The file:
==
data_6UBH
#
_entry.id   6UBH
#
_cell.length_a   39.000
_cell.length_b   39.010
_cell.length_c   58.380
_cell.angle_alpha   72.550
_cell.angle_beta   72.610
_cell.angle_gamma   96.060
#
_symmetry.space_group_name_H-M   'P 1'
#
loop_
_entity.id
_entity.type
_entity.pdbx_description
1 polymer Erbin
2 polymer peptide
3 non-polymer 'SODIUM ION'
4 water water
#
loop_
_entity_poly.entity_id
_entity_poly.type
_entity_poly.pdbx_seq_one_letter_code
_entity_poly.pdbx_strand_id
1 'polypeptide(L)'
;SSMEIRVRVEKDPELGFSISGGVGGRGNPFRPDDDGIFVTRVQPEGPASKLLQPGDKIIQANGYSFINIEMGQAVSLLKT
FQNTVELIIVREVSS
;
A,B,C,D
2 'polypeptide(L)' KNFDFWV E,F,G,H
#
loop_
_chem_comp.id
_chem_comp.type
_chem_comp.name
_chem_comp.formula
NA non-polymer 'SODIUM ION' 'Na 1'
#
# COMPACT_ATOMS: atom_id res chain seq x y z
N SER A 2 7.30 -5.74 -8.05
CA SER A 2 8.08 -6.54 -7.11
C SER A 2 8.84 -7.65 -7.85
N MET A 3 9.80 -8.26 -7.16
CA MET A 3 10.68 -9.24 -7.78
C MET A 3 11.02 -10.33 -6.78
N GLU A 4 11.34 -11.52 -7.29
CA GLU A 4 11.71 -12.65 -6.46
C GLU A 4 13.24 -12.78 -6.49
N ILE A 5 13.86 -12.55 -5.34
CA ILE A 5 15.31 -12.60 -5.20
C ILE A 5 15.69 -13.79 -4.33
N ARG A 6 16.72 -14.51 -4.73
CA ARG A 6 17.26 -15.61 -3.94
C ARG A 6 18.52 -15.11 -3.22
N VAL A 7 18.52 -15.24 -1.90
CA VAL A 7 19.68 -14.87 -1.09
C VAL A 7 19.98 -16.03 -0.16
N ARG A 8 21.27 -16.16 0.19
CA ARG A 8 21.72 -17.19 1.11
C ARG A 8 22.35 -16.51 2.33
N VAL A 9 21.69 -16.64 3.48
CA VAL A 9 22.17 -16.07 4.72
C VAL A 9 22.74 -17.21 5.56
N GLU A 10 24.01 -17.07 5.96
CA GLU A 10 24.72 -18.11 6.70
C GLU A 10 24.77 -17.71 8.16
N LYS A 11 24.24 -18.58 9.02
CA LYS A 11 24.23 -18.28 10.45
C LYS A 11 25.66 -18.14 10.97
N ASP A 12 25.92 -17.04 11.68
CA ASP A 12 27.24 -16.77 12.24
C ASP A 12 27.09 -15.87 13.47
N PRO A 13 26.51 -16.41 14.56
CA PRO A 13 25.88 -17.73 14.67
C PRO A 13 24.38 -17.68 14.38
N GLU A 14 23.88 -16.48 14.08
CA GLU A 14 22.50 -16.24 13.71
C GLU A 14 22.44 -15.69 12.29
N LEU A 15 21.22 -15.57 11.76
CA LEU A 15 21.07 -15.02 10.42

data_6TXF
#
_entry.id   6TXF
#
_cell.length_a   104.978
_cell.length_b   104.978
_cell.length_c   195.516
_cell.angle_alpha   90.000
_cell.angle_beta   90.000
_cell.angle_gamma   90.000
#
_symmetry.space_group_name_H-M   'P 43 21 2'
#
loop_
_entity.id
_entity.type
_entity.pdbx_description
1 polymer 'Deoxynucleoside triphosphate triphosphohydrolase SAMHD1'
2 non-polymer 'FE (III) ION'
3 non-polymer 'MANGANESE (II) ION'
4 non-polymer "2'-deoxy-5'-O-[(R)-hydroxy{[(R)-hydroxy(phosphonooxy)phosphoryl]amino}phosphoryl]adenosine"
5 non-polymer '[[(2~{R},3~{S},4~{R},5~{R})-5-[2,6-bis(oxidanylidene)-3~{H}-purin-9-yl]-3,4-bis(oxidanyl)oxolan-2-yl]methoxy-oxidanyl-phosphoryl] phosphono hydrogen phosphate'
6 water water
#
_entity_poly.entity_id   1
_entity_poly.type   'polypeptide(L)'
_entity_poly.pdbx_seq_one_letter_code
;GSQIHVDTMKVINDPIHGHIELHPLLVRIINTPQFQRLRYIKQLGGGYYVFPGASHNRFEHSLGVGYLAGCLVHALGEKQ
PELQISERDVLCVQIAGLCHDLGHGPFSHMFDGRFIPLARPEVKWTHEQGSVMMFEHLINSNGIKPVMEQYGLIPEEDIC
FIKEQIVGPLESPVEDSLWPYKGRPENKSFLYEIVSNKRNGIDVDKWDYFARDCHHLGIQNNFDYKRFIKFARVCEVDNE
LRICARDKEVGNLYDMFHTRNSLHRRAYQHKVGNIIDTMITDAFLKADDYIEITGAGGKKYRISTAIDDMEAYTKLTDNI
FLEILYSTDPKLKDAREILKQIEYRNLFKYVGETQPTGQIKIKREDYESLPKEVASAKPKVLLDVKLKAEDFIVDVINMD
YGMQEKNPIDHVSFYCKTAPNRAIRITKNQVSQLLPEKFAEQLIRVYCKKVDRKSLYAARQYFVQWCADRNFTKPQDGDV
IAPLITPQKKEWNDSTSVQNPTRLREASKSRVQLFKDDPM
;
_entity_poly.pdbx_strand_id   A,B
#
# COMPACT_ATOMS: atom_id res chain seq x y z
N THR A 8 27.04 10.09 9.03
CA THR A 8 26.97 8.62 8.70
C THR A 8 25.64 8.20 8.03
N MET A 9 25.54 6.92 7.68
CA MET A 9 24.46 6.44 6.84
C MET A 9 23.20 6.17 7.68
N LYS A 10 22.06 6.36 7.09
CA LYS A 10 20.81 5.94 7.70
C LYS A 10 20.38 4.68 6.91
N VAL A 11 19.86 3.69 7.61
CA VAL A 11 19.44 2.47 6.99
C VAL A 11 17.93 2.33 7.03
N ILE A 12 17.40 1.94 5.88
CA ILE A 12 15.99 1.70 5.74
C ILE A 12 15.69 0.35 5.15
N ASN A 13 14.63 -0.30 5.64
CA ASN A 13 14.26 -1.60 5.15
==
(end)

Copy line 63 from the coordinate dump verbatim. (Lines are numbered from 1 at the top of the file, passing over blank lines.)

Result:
C ARG A 8 22.35 -16.51 2.33